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  • David Vance

THE Taco Tuesday - A story of scandalous trademarks!


Well, not exactly, but you'll see how it all comes together in today's post. 

Trademarks have definitely hit the mainstream recently with reports about THE Ohio State University (THE-OSU) filing a trademark application for "THE" and Lebron James (maybe it's THE Lebron James since he's from Ohio) filing a trademark application for "Taco Tuesday."  Both of these trademark applications have received a first rejection, which calls into question whether or not either party will be able to register their mark.  Of course, had either of THE-OSU or Lebron James been reading my blogs they would have known to "Expect the Rejection!"

Before discussing why THE and Taco Tuesday were rejected, let's take a step back and talk about the basics of trademarks. 

What is a trademark?  It's a word, phrase, symbol, design, or combination thereof that identifies and distinguishes goods of one party from those of others.  Identifies and distinguishes are your words of the day.  

You've seen the Nike swoosh adorning clothing or Coke printed on a soft drink can.  Those symbols are trademarks identifying the source of the clothing or drink (Nike and the Coca Cola Company). These well-known marks tell a purchaser what company made the products.  Many consumers will buy a good simply because they know and trust the trademark that adorns it.  

Can anything be trademarked?  No. There are limitations. Only distinctive marks can be registered as trademarks.  The most distinctive marks are those that are fanciful, arbitrary, or suggestive (e.g., Amazon books or Toyota automobiles).  These are typically easy to register with the USPTO, as long as no one else is using a similar mark.  Marks that are descriptive (e.g., Delicious Cakes bakery) or generic (e.g., bIkE brand bicycles) are difficult if not impossible to register.  

If you want to trademark your goods, then you want to use or create a word, phrase, symbol, design, or combination thereof that is fanciful, arbitrary, or suggestive.  For example, if you've designed a new brand of liquid soap, then Molten Dirt Blaster (fanciful) would be much easier to register than Pourable Soap (descriptive).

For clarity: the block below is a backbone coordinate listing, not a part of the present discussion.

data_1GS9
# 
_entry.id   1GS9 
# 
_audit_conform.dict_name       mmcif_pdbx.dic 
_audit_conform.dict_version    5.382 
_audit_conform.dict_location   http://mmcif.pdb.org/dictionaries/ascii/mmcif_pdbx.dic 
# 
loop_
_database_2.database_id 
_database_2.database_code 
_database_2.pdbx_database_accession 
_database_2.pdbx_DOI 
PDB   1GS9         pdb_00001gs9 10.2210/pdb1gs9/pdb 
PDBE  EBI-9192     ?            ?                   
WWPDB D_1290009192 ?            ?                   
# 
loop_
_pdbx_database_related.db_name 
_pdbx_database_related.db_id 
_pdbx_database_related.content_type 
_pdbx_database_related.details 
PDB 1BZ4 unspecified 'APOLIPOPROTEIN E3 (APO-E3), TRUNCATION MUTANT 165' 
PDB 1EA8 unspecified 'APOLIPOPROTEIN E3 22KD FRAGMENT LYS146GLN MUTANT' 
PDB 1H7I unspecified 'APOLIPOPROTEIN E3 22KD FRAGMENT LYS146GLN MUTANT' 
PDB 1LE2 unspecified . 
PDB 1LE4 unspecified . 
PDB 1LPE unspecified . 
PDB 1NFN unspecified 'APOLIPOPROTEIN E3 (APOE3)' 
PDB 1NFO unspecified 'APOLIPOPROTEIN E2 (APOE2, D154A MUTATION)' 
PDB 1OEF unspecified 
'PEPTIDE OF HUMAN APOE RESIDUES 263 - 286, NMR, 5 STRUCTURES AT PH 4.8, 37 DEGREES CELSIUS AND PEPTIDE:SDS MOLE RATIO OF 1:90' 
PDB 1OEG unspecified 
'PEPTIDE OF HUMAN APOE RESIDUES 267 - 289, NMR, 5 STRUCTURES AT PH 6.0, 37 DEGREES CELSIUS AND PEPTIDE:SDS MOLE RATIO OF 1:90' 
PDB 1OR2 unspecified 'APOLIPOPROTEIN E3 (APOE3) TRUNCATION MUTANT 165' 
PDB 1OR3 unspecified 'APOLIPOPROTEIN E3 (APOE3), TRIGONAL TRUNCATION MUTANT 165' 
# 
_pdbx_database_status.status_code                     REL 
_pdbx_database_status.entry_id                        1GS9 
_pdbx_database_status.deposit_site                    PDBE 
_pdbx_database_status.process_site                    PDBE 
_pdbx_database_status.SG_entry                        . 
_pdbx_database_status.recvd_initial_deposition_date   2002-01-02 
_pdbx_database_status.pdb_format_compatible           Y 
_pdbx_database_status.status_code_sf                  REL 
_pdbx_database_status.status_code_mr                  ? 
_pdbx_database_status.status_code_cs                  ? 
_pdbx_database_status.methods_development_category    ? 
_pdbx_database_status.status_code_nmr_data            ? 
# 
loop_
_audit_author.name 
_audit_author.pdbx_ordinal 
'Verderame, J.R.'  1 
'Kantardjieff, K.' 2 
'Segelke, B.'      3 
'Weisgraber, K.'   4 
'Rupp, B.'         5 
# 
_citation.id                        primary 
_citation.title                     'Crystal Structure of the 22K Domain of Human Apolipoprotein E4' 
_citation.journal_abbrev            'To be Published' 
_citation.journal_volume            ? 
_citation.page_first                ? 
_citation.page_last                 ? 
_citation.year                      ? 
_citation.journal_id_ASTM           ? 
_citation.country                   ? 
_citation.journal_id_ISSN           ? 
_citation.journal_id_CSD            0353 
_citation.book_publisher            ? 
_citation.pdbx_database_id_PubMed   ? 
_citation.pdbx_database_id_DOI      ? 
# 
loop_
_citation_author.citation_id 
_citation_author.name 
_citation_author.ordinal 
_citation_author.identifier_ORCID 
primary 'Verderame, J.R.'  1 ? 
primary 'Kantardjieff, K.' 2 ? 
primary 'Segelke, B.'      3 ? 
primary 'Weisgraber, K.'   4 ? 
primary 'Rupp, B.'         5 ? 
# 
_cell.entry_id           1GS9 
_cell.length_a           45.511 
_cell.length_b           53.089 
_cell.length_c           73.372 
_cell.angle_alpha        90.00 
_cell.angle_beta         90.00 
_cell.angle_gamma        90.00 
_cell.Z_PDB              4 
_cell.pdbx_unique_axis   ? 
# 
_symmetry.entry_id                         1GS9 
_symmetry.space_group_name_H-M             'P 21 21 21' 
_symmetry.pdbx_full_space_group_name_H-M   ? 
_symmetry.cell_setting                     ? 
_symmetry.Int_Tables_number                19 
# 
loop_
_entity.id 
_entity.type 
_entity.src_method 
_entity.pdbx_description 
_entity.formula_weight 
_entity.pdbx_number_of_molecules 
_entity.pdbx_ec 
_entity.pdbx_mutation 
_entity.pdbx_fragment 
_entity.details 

Back to our rejected applicants, Taco Tuesday was rejected for being a commonplace phrase (i.e., it's possibly generic).  THE was rejected for not being a trademark (ornamental display versus a mark that identifies the source of goods).  These might not have been carefully thought out trademark strategies.  Instead, they were more likely two parties trying to take advantage of recent publicity.  For example, NFL fans know players introduce themselves as having played for THE Ohio State University. 

While I am poking fun at THE Ohio State University and Lebron James, there is a lesson to be learned.  Trademarks can be extremely useful and valuable.  But, they have to survive the scrutiny of the USPTO.  A carefully thought out strategy will simplify your registration process.  If you start with a fanciful or arbitrary or even suggestive mark, you're halfway there.  Instead of arbitrarily choosing a mark, you and your company would be better served to carefully choose an arbitrary mark (e.g., Apple computers). 

 If you have the next Molten Dirt Blaster but haven't thought of a fanciful or arbitrary name, I would love to help you craft your trademark strategy.  

THE VanceIP

PS  Scandalous?  Well the Supreme Court has recently ruled that because of 1st Amendment considerations, the USPTO can no longer block the registration of scandalous, immoral, or even disparaging marks.  

PPS  Full disclosure, I attended THE Ohio State University for my Ph.D. in chemistry!  Go Bucks!

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